Rural Ireland, September 2000
The Virgin Mary follows me round the room every morning. She presides over the bath in stain-glassed judgement giving my vacant look a run for its money. The bathroom is next to the double-room, not quite en suite but close enough to save me the run up the cold stairs the other bedrooms would demand. I could have any one of them; the house is all mine. For now.
Above the hearth hangs a painting. It’s of a group of musicians with over-sized lips and an assortment of raven and red heads. In the centre a flute rises to the lips of a woman frequently mistaken for me but the extent of my musical prowess has not been bettered since the five years of piano lessons grudgingly surrendered to in exchange for my parents’ satisfaction. This excludes the later air-fiddling I have been known to break into with a breadknife when I’ve had just enough beer to tip me into the moment of now. The moment when all that matters is sustaining the bonhomie ricocheting off the walls in the painting, and getting to bed by a then semi-respectable 4am.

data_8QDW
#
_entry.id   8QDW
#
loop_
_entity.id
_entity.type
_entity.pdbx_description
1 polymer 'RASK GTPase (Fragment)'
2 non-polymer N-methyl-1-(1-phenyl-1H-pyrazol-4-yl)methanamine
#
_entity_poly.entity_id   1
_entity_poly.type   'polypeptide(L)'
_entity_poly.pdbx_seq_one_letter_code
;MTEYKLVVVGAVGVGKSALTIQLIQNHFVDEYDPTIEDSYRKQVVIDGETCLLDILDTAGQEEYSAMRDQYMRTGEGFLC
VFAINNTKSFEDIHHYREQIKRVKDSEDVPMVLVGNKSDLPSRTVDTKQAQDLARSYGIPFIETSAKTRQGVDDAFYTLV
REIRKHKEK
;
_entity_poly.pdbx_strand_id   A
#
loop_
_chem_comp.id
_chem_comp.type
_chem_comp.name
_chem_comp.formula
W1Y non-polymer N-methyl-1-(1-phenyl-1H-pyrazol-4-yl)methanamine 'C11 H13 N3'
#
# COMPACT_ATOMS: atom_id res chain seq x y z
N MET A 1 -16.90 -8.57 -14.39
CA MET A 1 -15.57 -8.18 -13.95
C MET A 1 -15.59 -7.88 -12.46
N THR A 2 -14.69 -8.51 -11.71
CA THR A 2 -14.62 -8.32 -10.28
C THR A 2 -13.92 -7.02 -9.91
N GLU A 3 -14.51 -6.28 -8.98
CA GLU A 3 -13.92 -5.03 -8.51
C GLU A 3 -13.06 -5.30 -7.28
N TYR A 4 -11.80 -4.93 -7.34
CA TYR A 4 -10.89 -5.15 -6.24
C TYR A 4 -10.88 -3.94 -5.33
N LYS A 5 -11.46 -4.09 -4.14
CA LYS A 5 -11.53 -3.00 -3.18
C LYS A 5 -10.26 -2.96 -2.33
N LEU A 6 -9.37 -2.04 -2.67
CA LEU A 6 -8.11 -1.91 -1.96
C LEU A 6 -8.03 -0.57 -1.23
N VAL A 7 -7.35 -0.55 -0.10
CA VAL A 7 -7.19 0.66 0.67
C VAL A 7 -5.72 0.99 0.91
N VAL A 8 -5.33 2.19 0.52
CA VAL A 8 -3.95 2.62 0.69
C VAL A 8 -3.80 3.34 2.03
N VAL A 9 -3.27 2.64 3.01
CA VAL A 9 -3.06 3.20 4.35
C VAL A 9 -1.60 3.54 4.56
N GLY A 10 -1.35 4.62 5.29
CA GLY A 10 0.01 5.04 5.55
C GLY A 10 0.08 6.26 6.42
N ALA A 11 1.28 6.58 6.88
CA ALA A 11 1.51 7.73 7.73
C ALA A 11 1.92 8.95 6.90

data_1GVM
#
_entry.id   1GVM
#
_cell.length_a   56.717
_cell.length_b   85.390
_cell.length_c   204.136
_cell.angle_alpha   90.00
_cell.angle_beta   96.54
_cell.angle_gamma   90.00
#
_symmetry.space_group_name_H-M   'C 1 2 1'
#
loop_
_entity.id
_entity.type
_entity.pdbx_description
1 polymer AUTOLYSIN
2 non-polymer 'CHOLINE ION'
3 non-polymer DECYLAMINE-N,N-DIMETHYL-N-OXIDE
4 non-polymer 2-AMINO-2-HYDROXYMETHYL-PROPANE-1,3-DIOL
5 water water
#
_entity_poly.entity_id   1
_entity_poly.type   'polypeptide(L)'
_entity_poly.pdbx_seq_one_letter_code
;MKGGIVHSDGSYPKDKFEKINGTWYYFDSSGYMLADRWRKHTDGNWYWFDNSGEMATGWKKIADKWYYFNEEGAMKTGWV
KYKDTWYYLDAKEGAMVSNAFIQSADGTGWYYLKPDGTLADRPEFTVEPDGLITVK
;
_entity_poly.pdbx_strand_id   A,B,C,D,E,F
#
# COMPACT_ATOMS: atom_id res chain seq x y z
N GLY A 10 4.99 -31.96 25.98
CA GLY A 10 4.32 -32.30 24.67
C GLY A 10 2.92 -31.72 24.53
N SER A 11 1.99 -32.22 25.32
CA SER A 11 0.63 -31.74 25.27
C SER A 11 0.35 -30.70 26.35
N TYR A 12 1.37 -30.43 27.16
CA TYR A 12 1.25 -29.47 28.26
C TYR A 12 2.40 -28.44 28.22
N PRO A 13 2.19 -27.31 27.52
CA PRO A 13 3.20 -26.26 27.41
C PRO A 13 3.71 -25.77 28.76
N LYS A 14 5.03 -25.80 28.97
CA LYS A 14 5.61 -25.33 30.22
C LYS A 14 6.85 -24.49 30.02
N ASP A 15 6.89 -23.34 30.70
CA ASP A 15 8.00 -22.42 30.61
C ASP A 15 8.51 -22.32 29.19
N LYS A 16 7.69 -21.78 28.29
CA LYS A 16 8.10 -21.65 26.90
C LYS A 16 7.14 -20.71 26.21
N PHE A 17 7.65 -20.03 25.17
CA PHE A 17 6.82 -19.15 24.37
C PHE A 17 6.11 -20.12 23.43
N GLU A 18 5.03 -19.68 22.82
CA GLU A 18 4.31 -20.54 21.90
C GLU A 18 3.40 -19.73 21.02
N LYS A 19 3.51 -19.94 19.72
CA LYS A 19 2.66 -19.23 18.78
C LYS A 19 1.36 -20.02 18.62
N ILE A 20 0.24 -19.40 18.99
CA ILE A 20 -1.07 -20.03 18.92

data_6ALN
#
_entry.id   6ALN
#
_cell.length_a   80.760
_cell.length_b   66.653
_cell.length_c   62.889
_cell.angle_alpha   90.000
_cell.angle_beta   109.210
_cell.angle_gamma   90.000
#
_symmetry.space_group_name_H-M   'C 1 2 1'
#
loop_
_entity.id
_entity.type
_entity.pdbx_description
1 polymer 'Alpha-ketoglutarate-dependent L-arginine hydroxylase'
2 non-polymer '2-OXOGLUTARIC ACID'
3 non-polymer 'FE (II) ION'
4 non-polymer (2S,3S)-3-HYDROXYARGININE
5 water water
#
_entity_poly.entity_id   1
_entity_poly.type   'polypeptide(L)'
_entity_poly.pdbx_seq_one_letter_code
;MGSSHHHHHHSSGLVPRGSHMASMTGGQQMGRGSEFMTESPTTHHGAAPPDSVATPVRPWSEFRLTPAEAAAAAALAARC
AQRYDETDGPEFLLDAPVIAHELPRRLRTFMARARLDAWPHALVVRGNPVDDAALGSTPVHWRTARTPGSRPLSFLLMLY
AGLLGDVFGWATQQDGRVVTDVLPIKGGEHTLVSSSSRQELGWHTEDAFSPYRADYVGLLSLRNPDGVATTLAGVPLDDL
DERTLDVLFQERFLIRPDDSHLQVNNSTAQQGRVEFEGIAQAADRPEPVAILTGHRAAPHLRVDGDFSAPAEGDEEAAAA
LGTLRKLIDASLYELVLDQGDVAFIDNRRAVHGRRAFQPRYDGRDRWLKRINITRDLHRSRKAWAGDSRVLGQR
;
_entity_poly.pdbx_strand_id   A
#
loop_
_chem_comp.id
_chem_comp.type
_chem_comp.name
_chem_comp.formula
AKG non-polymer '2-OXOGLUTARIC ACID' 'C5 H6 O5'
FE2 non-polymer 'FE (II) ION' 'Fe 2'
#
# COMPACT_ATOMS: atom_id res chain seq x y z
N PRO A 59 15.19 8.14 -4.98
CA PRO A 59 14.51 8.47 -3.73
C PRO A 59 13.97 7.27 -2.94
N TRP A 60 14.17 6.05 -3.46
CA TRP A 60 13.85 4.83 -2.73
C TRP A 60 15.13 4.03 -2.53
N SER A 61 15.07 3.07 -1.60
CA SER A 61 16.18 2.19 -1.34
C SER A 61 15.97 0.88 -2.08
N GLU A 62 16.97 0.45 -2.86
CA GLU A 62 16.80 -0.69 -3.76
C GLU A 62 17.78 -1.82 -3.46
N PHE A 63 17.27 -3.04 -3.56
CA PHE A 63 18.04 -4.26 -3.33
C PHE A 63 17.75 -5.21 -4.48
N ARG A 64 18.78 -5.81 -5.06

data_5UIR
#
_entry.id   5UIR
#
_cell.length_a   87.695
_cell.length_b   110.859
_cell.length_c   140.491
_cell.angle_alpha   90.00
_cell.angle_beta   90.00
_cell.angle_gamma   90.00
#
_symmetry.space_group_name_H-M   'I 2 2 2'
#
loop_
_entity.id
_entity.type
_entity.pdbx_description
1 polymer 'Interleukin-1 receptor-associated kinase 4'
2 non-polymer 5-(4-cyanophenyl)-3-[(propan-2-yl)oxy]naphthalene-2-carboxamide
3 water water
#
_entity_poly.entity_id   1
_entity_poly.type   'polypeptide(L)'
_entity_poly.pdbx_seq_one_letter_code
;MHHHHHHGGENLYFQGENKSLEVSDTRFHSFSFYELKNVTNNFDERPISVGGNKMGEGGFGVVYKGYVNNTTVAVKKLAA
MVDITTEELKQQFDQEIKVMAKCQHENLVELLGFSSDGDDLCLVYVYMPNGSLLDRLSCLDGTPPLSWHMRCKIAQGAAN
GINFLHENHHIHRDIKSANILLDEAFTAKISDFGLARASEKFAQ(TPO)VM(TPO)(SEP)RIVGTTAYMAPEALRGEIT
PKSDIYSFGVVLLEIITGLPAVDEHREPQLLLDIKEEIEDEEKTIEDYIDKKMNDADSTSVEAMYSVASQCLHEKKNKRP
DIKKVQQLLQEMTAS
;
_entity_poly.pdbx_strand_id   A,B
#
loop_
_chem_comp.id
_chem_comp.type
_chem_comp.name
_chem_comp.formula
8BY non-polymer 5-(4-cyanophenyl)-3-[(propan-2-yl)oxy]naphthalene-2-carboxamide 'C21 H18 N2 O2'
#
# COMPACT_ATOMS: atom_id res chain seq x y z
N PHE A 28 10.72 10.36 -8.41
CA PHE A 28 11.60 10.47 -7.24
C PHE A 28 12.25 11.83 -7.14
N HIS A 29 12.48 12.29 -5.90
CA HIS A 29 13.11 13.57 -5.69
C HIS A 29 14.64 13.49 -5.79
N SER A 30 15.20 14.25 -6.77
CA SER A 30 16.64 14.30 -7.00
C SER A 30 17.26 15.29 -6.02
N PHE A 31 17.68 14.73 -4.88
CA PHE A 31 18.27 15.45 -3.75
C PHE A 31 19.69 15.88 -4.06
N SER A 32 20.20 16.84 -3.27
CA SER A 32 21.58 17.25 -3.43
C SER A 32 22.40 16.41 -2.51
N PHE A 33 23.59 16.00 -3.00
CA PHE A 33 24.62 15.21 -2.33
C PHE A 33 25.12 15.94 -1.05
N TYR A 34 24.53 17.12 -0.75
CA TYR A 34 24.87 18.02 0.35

The painting is an interpretation of a scene from my local, where your character is judged according to your ability to hold your own in conversation on a variety of topics, not what you do for a living, or the number of letters that trail your name.
The man who maintains he has made radio contact with the crew from the Mir satellite station sits at ease alongside the blow-in bank manager who has been crossing over and back the threshold of everyone’s finances for the last thirty odd years, occupying the status of half-bishop, half-counsellor.
I live here for three years.
Results from the 1st fifteen minute writing exercise on the first night of the writers group. I was forced to lean on a book entitled ‘A Parental Guide to Preventing Homosexuality’ from a nearby bookshelf and very nearly gratuitously used it for the title of this post. The painting now hangs in our kitchen.